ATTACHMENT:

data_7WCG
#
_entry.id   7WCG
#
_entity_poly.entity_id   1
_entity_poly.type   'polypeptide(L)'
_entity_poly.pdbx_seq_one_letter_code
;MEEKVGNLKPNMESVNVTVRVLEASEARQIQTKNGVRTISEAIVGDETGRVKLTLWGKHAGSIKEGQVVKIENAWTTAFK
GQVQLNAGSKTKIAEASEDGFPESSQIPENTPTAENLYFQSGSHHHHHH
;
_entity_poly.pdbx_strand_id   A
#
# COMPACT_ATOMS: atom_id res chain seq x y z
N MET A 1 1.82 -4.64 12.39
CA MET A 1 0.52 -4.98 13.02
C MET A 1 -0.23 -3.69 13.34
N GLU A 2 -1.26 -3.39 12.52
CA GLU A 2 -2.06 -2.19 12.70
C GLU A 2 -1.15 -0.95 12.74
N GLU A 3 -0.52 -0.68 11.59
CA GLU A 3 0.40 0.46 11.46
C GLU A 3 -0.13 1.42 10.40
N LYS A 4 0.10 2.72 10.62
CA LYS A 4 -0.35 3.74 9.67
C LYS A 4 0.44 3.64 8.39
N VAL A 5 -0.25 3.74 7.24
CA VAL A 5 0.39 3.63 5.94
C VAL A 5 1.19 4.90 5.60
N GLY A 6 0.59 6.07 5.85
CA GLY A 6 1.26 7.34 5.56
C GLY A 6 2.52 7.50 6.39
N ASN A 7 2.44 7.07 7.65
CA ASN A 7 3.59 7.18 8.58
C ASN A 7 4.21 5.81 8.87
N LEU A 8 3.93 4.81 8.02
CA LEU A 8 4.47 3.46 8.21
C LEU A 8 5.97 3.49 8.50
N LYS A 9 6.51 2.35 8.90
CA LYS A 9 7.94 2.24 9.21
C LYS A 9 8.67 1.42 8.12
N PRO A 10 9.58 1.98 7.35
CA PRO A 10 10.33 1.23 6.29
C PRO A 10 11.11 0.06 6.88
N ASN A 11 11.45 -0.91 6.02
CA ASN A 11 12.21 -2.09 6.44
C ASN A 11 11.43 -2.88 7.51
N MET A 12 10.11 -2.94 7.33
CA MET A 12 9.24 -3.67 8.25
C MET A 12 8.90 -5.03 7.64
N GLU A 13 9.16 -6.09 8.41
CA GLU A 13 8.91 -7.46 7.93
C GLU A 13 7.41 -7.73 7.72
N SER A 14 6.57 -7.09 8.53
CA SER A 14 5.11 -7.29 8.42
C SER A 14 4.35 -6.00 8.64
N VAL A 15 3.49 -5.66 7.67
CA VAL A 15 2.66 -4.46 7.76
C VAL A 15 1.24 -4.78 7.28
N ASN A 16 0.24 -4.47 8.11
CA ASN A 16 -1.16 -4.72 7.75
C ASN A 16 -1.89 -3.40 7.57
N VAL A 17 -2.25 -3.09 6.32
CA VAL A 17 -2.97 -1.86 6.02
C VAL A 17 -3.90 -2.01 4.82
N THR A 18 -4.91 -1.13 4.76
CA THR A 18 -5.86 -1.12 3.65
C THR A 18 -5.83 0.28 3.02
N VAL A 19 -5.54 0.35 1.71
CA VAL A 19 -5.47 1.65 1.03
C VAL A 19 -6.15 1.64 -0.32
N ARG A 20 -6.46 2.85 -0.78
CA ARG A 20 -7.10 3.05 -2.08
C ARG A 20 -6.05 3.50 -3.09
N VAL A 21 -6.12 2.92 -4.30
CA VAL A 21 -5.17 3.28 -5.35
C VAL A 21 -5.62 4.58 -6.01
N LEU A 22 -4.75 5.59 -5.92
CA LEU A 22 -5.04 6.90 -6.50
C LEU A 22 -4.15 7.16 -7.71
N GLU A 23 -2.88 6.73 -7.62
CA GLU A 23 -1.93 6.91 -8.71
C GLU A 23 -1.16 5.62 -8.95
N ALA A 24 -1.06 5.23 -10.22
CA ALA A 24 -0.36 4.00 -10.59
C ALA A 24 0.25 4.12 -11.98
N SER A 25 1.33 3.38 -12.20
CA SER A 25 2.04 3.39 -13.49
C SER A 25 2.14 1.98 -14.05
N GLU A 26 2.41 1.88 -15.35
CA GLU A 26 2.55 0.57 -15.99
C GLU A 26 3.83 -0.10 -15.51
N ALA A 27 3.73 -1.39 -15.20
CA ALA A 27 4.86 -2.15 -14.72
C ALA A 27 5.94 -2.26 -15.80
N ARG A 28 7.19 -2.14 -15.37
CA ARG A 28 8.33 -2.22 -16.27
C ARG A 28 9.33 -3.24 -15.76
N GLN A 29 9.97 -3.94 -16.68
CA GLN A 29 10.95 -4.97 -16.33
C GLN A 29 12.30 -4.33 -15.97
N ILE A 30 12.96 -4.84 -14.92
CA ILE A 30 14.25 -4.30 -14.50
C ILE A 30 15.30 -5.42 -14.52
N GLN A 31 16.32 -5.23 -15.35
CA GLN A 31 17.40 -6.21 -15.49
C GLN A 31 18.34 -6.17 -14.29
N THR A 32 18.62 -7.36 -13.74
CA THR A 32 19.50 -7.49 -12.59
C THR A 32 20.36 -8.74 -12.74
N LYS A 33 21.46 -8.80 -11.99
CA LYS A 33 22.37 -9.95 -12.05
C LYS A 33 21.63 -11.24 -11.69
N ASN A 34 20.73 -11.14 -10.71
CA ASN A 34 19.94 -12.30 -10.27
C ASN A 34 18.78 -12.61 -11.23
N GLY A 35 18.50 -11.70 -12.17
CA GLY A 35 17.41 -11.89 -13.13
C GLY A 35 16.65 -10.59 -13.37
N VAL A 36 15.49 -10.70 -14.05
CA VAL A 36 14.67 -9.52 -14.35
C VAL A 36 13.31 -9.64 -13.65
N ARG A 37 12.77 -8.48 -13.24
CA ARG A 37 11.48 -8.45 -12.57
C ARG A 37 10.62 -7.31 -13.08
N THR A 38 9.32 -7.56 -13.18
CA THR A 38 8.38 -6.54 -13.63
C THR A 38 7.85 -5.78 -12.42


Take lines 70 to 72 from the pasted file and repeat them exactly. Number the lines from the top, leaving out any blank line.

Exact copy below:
C VAL A 19 -6.15 1.64 -0.32
N ARG A 20 -6.46 2.85 -0.78
CA ARG A 20 -7.10 3.05 -2.08